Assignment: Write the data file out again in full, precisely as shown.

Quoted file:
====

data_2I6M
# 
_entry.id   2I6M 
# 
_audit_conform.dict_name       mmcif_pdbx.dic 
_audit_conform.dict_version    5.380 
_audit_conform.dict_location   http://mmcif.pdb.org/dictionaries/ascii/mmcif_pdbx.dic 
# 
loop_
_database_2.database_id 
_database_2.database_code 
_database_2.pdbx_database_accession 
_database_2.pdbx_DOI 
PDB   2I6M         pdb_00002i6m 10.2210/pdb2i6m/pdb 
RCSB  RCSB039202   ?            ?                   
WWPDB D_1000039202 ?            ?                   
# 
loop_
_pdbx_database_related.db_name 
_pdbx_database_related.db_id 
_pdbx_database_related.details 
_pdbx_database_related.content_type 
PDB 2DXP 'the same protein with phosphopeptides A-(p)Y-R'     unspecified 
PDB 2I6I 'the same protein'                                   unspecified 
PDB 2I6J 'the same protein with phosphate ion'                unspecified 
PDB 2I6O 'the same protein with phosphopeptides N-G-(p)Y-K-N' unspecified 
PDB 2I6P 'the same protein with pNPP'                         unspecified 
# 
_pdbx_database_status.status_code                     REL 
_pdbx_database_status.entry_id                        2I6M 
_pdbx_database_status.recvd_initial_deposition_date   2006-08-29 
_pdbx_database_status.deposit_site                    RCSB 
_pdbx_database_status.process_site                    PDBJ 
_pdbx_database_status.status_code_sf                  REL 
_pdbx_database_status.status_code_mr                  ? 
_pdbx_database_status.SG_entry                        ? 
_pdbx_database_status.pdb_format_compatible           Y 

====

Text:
data_2I6M
# 
_entry.id   2I6M 
# 
_audit_conform.dict_name       mmcif_pdbx.dic 
_audit_conform.dict_version    5.380 
_audit_conform.dict_location   http://mmcif.pdb.org/dictionaries/ascii/mmcif_pdbx.dic 
# 
loop_
_database_2.database_id 
_database_2.database_code 
_database_2.pdbx_database_accession 
_database_2.pdbx_DOI 
PDB   2I6M         pdb_00002i6m 10.2210/pdb2i6m/pdb 
RCSB  RCSB039202   ?            ?                   
WWPDB D_1000039202 ?            ?                   
# 
loop_
_pdbx_database_related.db_name 
_pdbx_database_related.db_id 
_pdbx_database_related.details 
_pdbx_database_related.content_type 
PDB 2DXP 'the same protein with phosphopeptides A-(p)Y-R'     unspecified 
PDB 2I6I 'the same protein'                                   unspecified 
PDB 2I6J 'the same protein with phosphate ion'                unspecified 
PDB 2I6O 'the same protein with phosphopeptides N-G-(p)Y-K-N' unspecified 
PDB 2I6P 'the same protein with pNPP'                         unspecified 
# 
_pdbx_database_status.status_code                     REL 
_pdbx_database_status.entry_id                        2I6M 
_pdbx_database_status.recvd_initial_deposition_date   2006-08-29 
_pdbx_database_status.deposit_site                    RCSB 
_pdbx_database_status.process_site                    PDBJ 
_pdbx_database_status.status_code_sf                  REL 
_pdbx_database_status.status_code_mr                  ? 
_pdbx_database_status.SG_entry                        ? 
_pdbx_database_status.pdb_format_compatible           Y 